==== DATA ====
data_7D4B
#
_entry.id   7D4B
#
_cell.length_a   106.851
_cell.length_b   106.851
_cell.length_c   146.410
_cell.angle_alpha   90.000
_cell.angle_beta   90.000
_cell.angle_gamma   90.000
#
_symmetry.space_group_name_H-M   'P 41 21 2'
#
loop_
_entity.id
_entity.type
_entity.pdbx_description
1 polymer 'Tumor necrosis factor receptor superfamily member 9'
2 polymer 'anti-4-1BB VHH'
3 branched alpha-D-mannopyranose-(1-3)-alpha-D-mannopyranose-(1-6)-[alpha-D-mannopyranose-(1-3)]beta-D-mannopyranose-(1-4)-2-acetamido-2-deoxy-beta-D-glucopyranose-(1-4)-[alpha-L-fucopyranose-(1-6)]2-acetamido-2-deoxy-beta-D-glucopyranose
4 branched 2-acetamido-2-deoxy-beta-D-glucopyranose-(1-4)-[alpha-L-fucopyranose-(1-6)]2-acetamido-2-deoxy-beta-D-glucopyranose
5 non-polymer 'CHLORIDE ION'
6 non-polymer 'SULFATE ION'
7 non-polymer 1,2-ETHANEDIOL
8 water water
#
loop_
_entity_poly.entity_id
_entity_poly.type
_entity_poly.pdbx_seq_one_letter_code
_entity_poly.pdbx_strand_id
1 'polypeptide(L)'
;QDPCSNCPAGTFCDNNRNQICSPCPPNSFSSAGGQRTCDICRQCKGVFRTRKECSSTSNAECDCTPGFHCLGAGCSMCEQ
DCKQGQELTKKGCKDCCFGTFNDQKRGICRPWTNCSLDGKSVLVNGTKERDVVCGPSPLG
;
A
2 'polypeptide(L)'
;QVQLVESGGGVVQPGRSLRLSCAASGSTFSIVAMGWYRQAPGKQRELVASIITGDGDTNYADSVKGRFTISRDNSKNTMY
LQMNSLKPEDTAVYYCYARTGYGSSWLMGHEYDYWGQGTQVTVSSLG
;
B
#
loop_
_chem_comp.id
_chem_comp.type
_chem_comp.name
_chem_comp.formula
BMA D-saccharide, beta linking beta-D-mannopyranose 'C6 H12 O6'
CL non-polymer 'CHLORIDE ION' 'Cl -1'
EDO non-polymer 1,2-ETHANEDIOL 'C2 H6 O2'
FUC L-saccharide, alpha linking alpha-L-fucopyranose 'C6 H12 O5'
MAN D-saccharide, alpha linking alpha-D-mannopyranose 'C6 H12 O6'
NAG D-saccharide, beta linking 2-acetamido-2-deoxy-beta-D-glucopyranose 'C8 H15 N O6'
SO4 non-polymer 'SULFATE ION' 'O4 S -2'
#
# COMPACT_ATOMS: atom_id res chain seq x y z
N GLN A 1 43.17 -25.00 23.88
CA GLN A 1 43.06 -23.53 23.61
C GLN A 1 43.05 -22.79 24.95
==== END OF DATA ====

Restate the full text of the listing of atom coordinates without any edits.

data_7D4B
#
_entry.id   7D4B
#
_cell.length_a   106.851
_cell.length_b   106.851
_cell.length_c   146.410
_cell.angle_alpha   90.000
_cell.angle_beta   90.000
_cell.angle_gamma   90.000
#
_symmetry.space_group_name_H-M   'P 41 21 2'
#
loop_
_entity.id
_entity.type
_entity.pdbx_description
1 polymer 'Tumor necrosis factor receptor superfamily member 9'
2 polymer 'anti-4-1BB VHH'
3 branched alpha-D-mannopyranose-(1-3)-alpha-D-mannopyranose-(1-6)-[alpha-D-mannopyranose-(1-3)]beta-D-mannopyranose-(1-4)-2-acetamido-2-deoxy-beta-D-glucopyranose-(1-4)-[alpha-L-fucopyranose-(1-6)]2-acetamido-2-deoxy-beta-D-glucopyranose
4 branched 2-acetamido-2-deoxy-beta-D-glucopyranose-(1-4)-[alpha-L-fucopyranose-(1-6)]2-acetamido-2-deoxy-beta-D-glucopyranose
5 non-polymer 'CHLORIDE ION'
6 non-polymer 'SULFATE ION'
7 non-polymer 1,2-ETHANEDIOL
8 water water
#
loop_
_entity_poly.entity_id
_entity_poly.type
_entity_poly.pdbx_seq_one_letter_code
_entity_poly.pdbx_strand_id
1 'polypeptide(L)'
;QDPCSNCPAGTFCDNNRNQICSPCPPNSFSSAGGQRTCDICRQCKGVFRTRKECSSTSNAECDCTPGFHCLGAGCSMCEQ
DCKQGQELTKKGCKDCCFGTFNDQKRGICRPWTNCSLDGKSVLVNGTKERDVVCGPSPLG
;
A
2 'polypeptide(L)'
;QVQLVESGGGVVQPGRSLRLSCAASGSTFSIVAMGWYRQAPGKQRELVASIITGDGDTNYADSVKGRFTISRDNSKNTMY
LQMNSLKPEDTAVYYCYARTGYGSSWLMGHEYDYWGQGTQVTVSSLG
;
B
#
loop_
_chem_comp.id
_chem_comp.type
_chem_comp.name
_chem_comp.formula
BMA D-saccharide, beta linking beta-D-mannopyranose 'C6 H12 O6'
CL non-polymer 'CHLORIDE ION' 'Cl -1'
EDO non-polymer 1,2-ETHANEDIOL 'C2 H6 O2'
FUC L-saccharide, alpha linking alpha-L-fucopyranose 'C6 H12 O5'
MAN D-saccharide, alpha linking alpha-D-mannopyranose 'C6 H12 O6'
NAG D-saccharide, beta linking 2-acetamido-2-deoxy-beta-D-glucopyranose 'C8 H15 N O6'
SO4 non-polymer 'SULFATE ION' 'O4 S -2'
#
# COMPACT_ATOMS: atom_id res chain seq x y z
N GLN A 1 43.17 -25.00 23.88
CA GLN A 1 43.06 -23.53 23.61
C GLN A 1 43.05 -22.79 24.95